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Homework Help: Position and Velocity Vectors

  1. Oct 13, 2009 #1
    1. The problem statement, all variables and given/known data
    A particle moves in the xy plane with constant acceleration. At t = 0 the particle is at rvec1 = (3.7 m)i + (3.4 m)j, with velocity vvec1. At t = 3 s, the particle has moved to rvec2 = (9 m)i − (1.9 m)j and its velocity has changed to vvec2 = (5.4 m/s)i − (6.5 m/s)j.

    (a) Find vvec1.

    (b) What is the acceleration of the particle?

    (c) What is the velocity of the particle as a function of time?

    (d) What is the position vector of the particle as a function of time?

    I need some guidance. I tried using the average velocity formula for (a), but it doesn't seem to be working for me. I tried doing 9-3.7 / 3. for the i vector. And likewise, for the j vector (-1.9-3.4)/3. I get 1.76i-1.76j, and it isn't correct.

    I need some guidance on the others too. Thanks guys.
  2. jcsd
  3. Oct 13, 2009 #2
    Jeez, I cannot seem to get this! I have been trying to get it all night.
  4. Oct 13, 2009 #3


    User Avatar
    Science Advisor
    Homework Helper

    Hi Loppyfoot! :smile:

    (use bold for vectors :wink:)
    Distance velocity and acceleration are all vectors, and so they add like vectors.

    Try s = vt + (1/2)at2 :wink:
  5. Oct 14, 2009 #4
    How should I implement that equation into part a), if I do not know the acceleration vectors yet?
  6. Oct 14, 2009 #5


    Staff: Mentor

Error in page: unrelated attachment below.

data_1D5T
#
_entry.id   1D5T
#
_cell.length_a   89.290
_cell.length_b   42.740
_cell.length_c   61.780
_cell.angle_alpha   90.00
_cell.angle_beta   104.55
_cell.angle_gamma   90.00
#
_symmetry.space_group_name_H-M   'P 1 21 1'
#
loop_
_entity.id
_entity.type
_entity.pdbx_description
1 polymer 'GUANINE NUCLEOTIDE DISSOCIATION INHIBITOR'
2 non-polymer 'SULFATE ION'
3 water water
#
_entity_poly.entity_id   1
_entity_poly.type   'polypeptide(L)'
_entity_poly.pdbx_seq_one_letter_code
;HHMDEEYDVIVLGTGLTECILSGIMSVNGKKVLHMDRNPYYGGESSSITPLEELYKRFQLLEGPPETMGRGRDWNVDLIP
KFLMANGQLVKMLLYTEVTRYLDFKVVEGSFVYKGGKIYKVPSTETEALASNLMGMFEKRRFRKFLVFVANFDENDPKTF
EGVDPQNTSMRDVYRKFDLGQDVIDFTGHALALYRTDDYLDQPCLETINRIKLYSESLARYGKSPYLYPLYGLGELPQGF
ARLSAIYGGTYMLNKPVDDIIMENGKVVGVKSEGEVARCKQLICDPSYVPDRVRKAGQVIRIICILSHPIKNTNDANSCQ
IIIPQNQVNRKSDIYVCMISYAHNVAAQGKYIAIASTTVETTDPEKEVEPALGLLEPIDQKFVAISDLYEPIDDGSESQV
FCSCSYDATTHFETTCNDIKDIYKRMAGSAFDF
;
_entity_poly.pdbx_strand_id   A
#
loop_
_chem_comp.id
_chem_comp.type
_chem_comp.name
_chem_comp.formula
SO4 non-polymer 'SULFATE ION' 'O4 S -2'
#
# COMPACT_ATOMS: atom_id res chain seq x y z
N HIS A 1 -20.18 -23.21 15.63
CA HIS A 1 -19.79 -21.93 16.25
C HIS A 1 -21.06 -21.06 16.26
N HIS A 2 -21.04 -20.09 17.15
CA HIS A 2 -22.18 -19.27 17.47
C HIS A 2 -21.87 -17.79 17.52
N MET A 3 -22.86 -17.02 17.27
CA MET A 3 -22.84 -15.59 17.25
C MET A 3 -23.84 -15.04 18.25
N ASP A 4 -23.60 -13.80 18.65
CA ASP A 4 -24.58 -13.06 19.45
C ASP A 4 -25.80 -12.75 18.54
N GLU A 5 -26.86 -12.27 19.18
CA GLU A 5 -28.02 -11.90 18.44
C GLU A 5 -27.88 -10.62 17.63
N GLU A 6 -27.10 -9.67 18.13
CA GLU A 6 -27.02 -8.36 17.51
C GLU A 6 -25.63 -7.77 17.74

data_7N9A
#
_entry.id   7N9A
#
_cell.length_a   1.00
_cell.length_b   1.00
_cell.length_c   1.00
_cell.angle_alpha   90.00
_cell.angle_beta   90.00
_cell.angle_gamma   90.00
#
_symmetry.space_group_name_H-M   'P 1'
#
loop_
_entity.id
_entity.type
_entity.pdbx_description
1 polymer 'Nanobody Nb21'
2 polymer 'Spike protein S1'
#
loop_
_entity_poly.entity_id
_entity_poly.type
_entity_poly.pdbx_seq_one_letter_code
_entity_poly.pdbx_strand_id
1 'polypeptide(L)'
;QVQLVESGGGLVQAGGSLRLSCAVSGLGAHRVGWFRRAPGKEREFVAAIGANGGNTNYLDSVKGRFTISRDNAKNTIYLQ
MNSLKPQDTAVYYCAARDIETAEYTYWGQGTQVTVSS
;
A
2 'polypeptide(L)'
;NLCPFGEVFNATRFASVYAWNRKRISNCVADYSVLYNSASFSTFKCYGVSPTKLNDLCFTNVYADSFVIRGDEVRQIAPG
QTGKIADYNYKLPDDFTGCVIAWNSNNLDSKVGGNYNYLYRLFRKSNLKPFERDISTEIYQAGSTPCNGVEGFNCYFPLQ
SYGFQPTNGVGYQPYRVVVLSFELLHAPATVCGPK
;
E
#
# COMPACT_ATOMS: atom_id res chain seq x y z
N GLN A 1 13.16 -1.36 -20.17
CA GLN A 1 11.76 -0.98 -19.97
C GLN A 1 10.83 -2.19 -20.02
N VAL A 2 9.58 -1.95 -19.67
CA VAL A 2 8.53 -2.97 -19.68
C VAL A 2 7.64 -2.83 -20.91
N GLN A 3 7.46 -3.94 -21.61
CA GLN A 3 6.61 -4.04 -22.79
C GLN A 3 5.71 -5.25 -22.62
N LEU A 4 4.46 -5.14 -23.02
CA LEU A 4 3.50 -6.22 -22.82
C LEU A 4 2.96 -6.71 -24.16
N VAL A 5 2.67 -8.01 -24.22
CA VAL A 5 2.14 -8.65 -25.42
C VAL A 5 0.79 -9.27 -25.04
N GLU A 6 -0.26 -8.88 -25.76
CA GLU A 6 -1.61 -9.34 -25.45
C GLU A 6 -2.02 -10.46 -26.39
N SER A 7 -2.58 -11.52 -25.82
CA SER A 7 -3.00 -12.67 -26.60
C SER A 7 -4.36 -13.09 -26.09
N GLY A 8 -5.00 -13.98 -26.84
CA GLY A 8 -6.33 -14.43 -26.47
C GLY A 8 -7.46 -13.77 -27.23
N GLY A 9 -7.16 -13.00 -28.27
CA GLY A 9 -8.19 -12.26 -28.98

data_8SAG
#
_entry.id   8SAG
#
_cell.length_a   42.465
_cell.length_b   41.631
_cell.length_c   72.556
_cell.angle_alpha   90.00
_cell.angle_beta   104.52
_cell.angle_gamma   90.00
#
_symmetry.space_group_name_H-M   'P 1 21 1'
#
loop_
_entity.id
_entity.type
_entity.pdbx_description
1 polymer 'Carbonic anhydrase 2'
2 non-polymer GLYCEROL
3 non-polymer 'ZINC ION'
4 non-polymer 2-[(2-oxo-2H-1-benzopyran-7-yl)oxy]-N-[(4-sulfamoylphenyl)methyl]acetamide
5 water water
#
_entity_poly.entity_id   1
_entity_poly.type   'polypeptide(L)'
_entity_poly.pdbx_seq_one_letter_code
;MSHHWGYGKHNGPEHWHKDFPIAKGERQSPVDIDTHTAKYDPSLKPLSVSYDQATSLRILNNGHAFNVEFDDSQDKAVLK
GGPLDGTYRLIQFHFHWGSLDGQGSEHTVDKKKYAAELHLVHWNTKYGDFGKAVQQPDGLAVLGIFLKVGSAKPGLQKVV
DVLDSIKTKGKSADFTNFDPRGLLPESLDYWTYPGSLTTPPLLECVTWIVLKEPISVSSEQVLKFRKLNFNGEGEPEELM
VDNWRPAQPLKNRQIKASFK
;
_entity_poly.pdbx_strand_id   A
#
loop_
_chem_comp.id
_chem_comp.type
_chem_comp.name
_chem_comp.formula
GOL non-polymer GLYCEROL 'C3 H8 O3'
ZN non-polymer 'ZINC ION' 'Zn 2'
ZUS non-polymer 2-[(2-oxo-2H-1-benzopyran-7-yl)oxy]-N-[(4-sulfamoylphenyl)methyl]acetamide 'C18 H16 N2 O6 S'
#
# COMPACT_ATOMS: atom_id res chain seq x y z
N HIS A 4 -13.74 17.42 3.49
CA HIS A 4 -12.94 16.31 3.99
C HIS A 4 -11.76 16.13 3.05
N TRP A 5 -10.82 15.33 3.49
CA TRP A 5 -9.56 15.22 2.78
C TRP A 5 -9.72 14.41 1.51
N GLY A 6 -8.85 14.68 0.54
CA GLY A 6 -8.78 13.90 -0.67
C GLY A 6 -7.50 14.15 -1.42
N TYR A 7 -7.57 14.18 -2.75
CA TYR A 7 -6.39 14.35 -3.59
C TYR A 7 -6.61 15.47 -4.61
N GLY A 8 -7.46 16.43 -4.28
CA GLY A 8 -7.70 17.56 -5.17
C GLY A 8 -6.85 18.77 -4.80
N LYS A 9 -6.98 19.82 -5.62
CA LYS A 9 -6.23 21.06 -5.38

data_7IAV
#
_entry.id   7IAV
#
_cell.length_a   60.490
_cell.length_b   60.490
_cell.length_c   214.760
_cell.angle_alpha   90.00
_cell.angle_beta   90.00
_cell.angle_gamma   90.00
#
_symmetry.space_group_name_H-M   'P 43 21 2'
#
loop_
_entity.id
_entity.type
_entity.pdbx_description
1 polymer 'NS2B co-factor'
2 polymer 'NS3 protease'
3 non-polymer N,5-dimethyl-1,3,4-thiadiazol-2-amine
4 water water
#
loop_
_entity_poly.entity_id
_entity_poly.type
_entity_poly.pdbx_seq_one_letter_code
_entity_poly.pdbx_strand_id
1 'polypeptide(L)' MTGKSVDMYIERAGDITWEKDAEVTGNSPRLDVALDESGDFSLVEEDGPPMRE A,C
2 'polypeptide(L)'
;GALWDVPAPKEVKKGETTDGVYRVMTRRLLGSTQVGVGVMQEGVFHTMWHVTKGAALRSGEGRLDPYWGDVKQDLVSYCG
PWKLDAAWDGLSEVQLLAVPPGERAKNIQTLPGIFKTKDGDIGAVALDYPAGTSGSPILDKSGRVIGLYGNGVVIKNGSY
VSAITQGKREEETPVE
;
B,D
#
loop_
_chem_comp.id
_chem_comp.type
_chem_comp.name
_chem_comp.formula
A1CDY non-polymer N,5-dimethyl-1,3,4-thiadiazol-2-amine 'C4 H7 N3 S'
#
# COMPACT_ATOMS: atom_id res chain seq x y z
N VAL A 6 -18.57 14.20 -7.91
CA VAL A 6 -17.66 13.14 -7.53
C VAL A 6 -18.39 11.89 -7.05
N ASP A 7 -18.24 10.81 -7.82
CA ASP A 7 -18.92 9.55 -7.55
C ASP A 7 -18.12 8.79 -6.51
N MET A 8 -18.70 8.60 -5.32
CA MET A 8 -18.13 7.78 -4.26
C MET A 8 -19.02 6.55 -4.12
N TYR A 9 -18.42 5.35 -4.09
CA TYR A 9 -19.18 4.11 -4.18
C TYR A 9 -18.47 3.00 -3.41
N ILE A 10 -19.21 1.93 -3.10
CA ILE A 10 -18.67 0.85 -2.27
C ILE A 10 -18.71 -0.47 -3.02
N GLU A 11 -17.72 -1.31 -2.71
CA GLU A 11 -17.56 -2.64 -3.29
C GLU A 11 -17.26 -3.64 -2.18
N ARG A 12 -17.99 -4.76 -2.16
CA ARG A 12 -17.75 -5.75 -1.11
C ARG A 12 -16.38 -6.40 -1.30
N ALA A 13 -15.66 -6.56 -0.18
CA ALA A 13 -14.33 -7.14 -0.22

Part of your problem description doesn't make sense to me.
    Edit: Now it does make sense.
    Edit: Ignore the following.
    This description says that the particle moves with constant acceleration. Later it says that the velocity has changed to ... If the acceleration is constant, the velocity can't change, since acceleration is the instantaneous rate of change of velocity with respect to time.
    Last edited: Oct 14, 2009
  7. Oct 14, 2009 #6
    If the acceleration is constant, doesn't that mean that the velocity is changing at a constant rate?
  8. Oct 14, 2009 #7


    Staff: Mentor

    Never mind. I take back what I said. I was thinking zero acceleration, not constant acceleration.
  9. Oct 14, 2009 #8
    I think I figured it out. I applied one of the 4 kinematic equations, and then I should be able to get the rest from there.

    EDIT: I got a and b, but how would I go about getting c and d?
  10. Oct 14, 2009 #9


    Staff: Mentor

    For c, if you got b, use it to get the velocity. a = dv/dt, so you can integrate what you have for a to get v as a function of t. You'll get a constant (vector) of integration, but you know v(3), so should be able to figure out the constant.

    For d, do essentially the same thing: v = ds/dt. Integrate that to get s and use the given information about s(0) to figure out this constant (vector) of integration. Does that make sense?
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